Your Kid’s Not Going Pro

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Posts Tagged ‘Utah

Arrested coach pictured poorly in court, on Facebook

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Unfortunately this happens a lot — a young-ish assistant high school coach getting popped on charges related to fooling around (or trying to fool around) with the kids he coaches. However, these stories aren’t usually accompanied by the unflatteringly douchebaggish photo of the alleged perpetrator.

This story should teach any young coach that if you’re going to be stupid, depraved and unprofessional enough to go all Wooderson on high school girls, you should at least make sure your social network pictures don’t make you look like the kind of guy who might be that stupid, depraved and unprofessional.

From the Deseret News in Salt Lake City:

A well-known substitute teacher and sports coach in Moab has been arrested and charged with raping two teenage girls.

Trace Wells, 24, was charged [July 13] in 7th District Court with multiple counts of rape, possession of child pornography, forcible sex abuse and enticing a minor. …

Wells was a former football star at Grand County High School and worked as a substitute teacher at the high school and the local middle school. He also helped coach the high school track team, of which one of his victims was a member, said Grand County Sheriff’s Sgt. Kim Neal.

Wells and his family are fairly prominent in the community, according to officials. His father is the coach of the high school’s football and wrestling teams. His grandmother is a member of the Grand County Council, Neal said. …

The victims were 15 and 16 years old and both girls whom Wells had known for awhile, Neal said. The child porn charges stem from alleged “sexting” (texting of sexual pictures) of at least one of the victims, he said.

And here is the profile picture on Trace Wells’ Facebook and MySpace pages, a shot the Deseret News picked up and used on its site:

I will emphasize that Trace Wells, like anyone arrested, is innocent until proven guilty. But, sheesh, this isn’t helping.

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Celebrating a basketball brawl isn't helping, coach

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In recent days we’ve had player, students and crowd high school basketball brawls in Utah and South Carolina, the latter threatening the existence of a multi-team tournament because the threat of fights makes it too expensive to insure. You might ask yourself — aren’t there adults around ready to stop this stuff before it starts?

No, usually. I can understand why two players might go at it in the heat of battle, but I don’t understand why that necessitates coaches sending their other players to join in, and “fans” streaming down from the bleachers to get their pops. Specifically, I don’t understand why Chipley (Fla.) assistant basketball coach Phillip Adams raised his fists in victory and chest-bumped one of his players as he left the floor during a brawl between Chipley and archrival Vernon.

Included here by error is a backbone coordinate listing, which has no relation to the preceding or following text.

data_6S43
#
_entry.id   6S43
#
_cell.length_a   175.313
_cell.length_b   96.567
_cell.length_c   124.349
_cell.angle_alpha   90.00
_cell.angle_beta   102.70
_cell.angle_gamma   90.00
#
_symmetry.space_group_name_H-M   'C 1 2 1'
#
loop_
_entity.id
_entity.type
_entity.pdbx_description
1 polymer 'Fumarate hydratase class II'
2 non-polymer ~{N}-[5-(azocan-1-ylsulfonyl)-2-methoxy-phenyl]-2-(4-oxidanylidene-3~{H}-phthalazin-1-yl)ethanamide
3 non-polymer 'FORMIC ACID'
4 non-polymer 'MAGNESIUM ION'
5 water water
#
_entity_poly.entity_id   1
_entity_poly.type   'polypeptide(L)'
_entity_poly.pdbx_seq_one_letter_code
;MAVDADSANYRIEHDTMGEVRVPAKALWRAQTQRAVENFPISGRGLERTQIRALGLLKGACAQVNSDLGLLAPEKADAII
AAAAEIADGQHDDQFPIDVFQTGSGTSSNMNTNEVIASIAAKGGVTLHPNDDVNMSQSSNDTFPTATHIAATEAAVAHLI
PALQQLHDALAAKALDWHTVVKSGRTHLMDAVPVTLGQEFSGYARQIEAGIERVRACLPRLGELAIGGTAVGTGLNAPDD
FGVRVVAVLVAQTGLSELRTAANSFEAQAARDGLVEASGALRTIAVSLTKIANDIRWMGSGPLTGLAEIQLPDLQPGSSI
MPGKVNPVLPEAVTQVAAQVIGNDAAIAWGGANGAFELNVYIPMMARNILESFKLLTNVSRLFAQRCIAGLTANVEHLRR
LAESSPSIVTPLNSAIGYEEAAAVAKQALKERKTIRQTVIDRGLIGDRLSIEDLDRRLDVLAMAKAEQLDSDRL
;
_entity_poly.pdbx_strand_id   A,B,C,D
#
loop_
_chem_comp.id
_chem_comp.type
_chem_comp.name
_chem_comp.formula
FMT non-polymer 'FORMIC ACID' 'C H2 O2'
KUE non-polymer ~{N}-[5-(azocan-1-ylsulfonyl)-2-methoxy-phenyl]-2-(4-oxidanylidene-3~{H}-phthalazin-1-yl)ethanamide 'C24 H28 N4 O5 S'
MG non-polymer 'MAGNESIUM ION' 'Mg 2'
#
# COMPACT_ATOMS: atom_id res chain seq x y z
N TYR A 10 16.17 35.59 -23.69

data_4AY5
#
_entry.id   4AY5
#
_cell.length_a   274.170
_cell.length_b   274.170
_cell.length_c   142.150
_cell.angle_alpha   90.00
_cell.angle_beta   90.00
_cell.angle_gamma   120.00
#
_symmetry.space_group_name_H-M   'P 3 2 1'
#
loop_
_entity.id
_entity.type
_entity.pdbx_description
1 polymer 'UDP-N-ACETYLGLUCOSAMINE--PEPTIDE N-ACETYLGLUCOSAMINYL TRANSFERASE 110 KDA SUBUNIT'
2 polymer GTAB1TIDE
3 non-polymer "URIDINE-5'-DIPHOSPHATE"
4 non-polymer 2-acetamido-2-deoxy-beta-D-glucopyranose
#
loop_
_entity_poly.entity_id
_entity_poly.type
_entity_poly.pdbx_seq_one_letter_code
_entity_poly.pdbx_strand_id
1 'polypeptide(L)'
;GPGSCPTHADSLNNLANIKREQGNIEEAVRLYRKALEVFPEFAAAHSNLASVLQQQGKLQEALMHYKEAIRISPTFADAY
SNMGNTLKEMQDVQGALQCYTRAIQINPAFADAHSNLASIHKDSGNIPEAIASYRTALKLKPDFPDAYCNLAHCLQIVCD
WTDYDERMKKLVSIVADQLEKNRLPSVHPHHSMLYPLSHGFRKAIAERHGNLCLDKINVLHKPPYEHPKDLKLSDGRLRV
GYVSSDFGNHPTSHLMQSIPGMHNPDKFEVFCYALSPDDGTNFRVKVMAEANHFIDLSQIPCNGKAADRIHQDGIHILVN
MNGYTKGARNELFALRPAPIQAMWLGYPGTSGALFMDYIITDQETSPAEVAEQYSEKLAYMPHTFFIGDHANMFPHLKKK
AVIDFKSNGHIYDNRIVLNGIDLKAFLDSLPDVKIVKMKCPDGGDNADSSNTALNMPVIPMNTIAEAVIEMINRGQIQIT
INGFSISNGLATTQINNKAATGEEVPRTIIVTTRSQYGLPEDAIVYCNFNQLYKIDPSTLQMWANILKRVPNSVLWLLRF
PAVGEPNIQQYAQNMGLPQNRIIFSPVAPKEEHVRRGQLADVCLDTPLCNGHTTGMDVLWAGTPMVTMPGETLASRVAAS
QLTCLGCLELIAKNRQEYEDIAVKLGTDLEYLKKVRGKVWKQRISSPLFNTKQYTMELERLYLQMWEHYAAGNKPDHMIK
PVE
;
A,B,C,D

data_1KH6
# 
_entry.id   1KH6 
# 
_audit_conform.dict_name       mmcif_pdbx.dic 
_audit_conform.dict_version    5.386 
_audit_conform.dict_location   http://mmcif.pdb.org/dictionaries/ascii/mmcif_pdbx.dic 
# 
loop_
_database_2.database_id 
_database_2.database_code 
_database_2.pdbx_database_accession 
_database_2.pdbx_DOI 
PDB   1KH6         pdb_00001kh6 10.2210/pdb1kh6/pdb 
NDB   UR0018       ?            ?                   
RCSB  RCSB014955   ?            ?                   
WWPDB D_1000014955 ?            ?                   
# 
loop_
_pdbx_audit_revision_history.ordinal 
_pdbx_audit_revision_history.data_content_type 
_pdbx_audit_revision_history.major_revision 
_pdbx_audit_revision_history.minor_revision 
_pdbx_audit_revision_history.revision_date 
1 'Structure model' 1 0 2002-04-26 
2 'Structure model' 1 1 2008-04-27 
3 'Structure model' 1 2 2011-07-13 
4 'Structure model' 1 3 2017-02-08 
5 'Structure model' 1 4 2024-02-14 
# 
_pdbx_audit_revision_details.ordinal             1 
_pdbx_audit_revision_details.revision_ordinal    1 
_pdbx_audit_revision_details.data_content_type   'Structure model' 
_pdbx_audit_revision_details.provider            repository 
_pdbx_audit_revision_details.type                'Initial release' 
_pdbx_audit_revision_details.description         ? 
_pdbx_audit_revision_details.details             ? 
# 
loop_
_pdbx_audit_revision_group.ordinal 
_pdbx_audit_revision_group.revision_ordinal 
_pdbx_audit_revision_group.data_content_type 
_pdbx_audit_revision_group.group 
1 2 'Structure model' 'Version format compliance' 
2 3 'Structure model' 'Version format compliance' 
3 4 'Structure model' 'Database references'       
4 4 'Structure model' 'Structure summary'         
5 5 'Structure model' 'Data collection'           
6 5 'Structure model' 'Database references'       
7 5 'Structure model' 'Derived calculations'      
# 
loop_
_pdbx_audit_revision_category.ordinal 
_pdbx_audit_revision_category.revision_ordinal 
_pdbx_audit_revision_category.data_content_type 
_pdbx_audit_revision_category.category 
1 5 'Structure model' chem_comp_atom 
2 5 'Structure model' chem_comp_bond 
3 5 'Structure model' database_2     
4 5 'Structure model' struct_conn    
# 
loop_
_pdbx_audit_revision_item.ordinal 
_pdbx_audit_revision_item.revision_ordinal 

The video of the fight is here, and the still of Adams’ chest-bump is here. Both were taken by Florida Freedom Newspapers’ Jay Felsberg.

We don’t know exactly why Adams did what he did, and he wouldn’t answer questions when reporters called his home following the game. But for a nominal grownup, there are only two acceptable responses when a brawl starts. One is to keep your kids on the bench and not add to the problem. The other is, failing that, or having secured your bench, help get authorities in to help break things up if they’ve gotten out of hand. If the kid had hit a game-winning shot, then raising your fists in victory and chest-bumping would have been acceptable for what would be an actual happy occasion.

This is not to say that Adams is the only coach who has ever looked like he was celebrating a brawl, or that he was the only coach in that gym that night who was. Coaches aren’t responsible for security, but at least they can set an example and let a team know that brawling isn’t tolerated. If nothing else, you never know when a Jay Felsberg, or a fan in the stands, is going to record your stupidity.

At least, what coaches can do is follow the example of Salt Lake City West coach Bob Lyman, if you feel duty-bound to defend your player.

His player, Gatete Djuma, elbowed a Highland High player on a rebound, and when the Highland player retaliated a brawl, involving players and fans, broke out. In the video here, you can see Lyman and other coaches not chest-bumping players, but trying to keep them from coming on the floor.

Under Utah’s no-fight rule, Djuma was automatically suspended for two games. Lyman said the recent arrival from Rwanda was acting on instinct and hadn’t learned yet about not retaliating. Feeling like he would be leaving Djuma in the lurch — Lyman suspended himself for a game to sit with him.

Whatever you think of what Lyman said, he is acting like an adult, an actual role model. That deserves fists raised in victory, and a chest-bump.

Written by rkcookjr

January 11, 2010 at 8:24 pm